How To Prevent Bloat in Dogs
While not all cases of bloat in dogs are preventable, there are some things you can do to help your dog have better chances of avoiding this kind of medical issue.
Reconsider Your Dog's Bowl
While an elevated bowl seems kind, it could be putting your dog at risk. Even for tall dogs, keeping a bowl on the ground rather than an elevated bowl on a stand can help prevent experiencing the signs of bloat in dogs.
Space Out Meals
While your dog may be perfectly content to eat all their food in one sitting, this is not the best for their digestive system. Serving smaller meals at least two times a day instead of one large meal decreases your dog's chances of experiencing bloat.
Consider a Preventative Medical Procedure
If you're extra concerned about your dog experiencing GDV because they have a family history of the medical condition, there are preventive measures you can take to decrease their risk.
A prophylactic surgery called gastropexy anchors the stomach to the inside of the body wall within your dog. This will prevent the stomach from rotating when it becomes distended. The procedure can even be done as a puppy when they are going in to be neutered, or for larger dogs who have already been "fixed," the procedure can be done laparoscopically.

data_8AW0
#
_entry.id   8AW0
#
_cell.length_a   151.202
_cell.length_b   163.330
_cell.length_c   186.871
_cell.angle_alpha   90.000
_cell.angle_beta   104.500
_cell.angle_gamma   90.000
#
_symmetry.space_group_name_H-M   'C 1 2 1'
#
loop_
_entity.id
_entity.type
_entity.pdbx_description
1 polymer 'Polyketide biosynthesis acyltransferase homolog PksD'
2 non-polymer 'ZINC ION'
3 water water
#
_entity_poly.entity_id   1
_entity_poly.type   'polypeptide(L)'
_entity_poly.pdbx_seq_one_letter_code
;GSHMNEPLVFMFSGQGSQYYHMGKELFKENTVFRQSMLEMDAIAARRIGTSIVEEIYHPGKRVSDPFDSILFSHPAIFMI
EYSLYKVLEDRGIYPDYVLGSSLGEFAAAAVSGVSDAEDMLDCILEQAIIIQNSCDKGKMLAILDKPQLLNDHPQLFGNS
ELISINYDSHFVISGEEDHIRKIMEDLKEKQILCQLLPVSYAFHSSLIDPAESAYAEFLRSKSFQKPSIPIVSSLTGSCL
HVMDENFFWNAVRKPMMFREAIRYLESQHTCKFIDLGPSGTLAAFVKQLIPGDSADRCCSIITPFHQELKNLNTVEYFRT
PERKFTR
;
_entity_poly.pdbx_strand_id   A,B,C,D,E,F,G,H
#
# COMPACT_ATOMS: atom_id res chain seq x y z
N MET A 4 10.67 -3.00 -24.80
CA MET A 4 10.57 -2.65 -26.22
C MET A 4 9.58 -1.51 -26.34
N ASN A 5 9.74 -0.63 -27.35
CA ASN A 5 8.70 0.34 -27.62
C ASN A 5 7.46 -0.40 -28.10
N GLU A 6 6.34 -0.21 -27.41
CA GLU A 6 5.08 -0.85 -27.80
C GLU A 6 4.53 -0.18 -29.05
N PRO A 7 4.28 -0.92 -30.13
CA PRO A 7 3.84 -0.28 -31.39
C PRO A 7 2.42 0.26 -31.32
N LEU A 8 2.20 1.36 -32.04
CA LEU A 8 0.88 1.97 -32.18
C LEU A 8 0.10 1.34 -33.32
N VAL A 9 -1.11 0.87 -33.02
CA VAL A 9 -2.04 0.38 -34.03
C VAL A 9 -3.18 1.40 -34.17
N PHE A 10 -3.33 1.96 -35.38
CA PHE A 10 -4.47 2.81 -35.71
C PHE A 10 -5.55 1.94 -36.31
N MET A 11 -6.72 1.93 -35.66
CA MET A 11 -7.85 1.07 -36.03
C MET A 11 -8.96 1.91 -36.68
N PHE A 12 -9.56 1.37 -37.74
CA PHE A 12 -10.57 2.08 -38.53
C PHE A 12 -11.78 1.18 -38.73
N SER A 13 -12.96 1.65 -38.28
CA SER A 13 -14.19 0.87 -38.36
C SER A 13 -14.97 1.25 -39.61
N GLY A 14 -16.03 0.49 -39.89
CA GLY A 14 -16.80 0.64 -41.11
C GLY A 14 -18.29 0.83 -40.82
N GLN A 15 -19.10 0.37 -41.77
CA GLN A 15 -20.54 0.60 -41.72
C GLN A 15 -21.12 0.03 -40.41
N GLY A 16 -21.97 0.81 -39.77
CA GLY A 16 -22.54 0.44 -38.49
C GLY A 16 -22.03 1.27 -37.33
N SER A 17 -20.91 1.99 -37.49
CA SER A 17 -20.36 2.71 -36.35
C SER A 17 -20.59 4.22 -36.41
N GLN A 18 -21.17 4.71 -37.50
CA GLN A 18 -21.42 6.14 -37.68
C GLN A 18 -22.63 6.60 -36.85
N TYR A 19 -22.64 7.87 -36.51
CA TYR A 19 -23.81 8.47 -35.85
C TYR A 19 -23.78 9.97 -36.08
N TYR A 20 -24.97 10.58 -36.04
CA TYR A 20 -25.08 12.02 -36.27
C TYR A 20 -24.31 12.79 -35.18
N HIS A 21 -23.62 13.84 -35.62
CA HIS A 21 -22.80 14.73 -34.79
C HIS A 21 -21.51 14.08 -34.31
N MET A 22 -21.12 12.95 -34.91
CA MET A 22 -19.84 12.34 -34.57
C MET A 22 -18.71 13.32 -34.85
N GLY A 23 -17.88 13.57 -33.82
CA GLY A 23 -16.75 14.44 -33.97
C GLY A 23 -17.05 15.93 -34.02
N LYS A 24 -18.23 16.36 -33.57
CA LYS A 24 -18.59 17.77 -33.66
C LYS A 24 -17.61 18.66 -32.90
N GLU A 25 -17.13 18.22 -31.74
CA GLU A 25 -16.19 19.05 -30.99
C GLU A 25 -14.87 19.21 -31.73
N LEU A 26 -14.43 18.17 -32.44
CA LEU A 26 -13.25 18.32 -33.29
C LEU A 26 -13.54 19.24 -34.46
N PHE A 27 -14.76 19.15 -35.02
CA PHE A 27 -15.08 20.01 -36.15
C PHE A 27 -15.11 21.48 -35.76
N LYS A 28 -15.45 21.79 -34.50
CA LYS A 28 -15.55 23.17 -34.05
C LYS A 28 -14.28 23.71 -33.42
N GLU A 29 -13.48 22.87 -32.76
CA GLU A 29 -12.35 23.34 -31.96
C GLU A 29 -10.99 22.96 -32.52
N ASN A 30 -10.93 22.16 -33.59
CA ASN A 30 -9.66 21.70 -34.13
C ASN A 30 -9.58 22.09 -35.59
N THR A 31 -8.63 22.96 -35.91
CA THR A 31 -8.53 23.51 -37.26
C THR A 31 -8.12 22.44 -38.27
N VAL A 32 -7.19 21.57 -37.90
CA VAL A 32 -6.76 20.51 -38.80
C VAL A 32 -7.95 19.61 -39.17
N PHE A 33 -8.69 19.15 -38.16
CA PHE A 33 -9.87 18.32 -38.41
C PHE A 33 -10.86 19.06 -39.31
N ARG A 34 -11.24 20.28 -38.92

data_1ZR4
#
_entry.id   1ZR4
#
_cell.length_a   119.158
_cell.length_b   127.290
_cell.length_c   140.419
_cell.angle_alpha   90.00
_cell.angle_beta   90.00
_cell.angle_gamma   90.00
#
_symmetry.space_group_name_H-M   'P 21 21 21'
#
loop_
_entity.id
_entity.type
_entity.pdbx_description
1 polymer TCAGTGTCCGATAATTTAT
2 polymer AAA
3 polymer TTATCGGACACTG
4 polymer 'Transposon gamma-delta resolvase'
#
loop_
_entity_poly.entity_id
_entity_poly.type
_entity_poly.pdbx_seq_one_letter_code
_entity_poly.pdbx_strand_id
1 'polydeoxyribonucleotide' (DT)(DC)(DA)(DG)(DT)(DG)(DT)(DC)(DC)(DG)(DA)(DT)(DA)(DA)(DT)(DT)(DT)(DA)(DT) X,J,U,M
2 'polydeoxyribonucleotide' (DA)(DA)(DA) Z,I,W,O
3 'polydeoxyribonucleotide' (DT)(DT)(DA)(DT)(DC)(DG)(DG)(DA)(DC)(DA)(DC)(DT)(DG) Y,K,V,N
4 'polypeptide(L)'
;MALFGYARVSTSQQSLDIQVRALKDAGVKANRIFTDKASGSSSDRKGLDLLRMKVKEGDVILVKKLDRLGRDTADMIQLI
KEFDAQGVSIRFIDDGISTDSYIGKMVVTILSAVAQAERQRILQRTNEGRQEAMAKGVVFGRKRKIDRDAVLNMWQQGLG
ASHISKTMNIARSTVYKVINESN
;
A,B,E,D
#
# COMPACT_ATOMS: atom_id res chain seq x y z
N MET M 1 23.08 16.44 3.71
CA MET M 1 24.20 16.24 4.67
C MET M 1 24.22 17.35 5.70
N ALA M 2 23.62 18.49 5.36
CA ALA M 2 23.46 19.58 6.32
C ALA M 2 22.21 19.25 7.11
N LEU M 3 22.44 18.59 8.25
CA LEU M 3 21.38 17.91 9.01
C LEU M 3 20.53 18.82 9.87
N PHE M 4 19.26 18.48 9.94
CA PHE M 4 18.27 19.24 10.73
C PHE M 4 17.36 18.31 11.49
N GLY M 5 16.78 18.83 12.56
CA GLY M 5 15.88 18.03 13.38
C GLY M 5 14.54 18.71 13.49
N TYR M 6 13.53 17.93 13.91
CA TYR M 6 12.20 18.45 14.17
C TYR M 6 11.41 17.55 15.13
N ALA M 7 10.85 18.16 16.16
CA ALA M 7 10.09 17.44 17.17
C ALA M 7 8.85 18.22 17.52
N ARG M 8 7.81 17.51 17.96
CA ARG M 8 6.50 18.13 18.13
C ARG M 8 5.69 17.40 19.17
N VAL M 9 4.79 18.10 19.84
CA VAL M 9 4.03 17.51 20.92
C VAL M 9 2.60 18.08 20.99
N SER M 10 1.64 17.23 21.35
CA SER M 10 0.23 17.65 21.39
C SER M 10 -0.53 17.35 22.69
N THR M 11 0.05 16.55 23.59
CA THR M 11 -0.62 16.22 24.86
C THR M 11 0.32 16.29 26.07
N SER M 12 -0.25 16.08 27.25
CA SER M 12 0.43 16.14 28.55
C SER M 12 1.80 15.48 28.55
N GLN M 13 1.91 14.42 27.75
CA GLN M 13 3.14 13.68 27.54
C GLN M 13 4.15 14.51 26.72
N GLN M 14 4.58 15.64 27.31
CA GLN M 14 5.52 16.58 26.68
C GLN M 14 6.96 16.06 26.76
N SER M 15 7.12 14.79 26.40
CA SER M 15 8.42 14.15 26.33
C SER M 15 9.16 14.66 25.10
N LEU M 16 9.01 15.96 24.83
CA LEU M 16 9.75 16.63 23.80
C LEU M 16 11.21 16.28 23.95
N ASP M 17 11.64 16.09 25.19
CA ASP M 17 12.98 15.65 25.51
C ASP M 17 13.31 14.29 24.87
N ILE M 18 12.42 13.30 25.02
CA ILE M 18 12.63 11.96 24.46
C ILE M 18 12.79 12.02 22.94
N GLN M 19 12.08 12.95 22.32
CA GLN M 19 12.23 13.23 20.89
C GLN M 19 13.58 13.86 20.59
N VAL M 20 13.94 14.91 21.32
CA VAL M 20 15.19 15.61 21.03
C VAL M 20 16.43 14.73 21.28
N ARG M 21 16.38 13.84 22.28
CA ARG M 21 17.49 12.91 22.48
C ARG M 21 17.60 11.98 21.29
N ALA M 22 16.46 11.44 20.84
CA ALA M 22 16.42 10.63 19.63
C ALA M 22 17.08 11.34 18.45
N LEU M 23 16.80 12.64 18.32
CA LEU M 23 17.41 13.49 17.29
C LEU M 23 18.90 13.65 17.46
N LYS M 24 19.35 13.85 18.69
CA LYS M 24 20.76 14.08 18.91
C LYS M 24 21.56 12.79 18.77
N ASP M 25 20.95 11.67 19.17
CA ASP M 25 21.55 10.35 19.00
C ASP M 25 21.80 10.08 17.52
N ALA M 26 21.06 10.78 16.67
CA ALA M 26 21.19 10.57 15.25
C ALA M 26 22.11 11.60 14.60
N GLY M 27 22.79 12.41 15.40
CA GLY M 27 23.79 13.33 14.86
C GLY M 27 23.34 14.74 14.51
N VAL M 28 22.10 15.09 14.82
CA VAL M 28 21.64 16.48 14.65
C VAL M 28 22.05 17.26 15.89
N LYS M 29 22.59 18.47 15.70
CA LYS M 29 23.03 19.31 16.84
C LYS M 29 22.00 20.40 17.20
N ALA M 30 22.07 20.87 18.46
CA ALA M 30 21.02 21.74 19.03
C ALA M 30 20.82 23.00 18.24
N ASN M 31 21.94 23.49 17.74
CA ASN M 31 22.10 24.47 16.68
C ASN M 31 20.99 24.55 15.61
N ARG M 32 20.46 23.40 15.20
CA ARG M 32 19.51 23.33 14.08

Probiotics for Dogs Can Help
Probiotics for dogs can have a wide range of positive impacts on your dog's overall health. While they can't treat bloating issues in a moment of emergency, adding probiotics for dogs to your pet's daily regimen can go a long way in preventing digestive issues like bloat from occurring.
If your dog frequently suffers from digestive distress, you may want to consider a probiotic for dogs. It can help alleviate common digestive issues such as diarrhea, vomiting or gas. By improving your pup's digestive health with probiotics for dogs, you also decrease the risk of bloat.
Try Swaggy Tail's Digestive Enzymes for Dogs
Seeing the signs of bloat in dogs in your own best friend can be scary. Knowing the symptoms to look out for puts you in a fantastic position to be your dog's advocate and get them the care they need as quickly as possible before bloat conditions can turn deadly.
However, you can also arm your dog's gut health with the proper support it needs to maintain a properly functioning digestive system. Adding probiotics for dogs to your regular mealtimes as a special treat can help give your dog the relief he deserves while also putting your mind at ease.
Swaggy Tail's Digestive Enzymes for Dogs makes adding probiotics to your dog's healthy diet easy and will quickly become part of your daily routine. Swaggy Tails Digestive Enzymes contain live, naturally occurring microorganisms that aid in digestion and alleviate uncomfortable symptoms like gas and diarrhea. Probiotics for dogs are the perfect preventative measure as they actively produce short-chain fatty acids inside your dog's intestinal tract, which plays a vital role in preventing harmful bacteria from growing in the first place.
Our Digestive Enzymes for Dog come in soft chews, so it's easy for all dogs of any age to eat and enjoy.If you want to give your dog's digestive health the boost they deserve, try Swaggy Tail's Digestive Enzymes for Dogs today!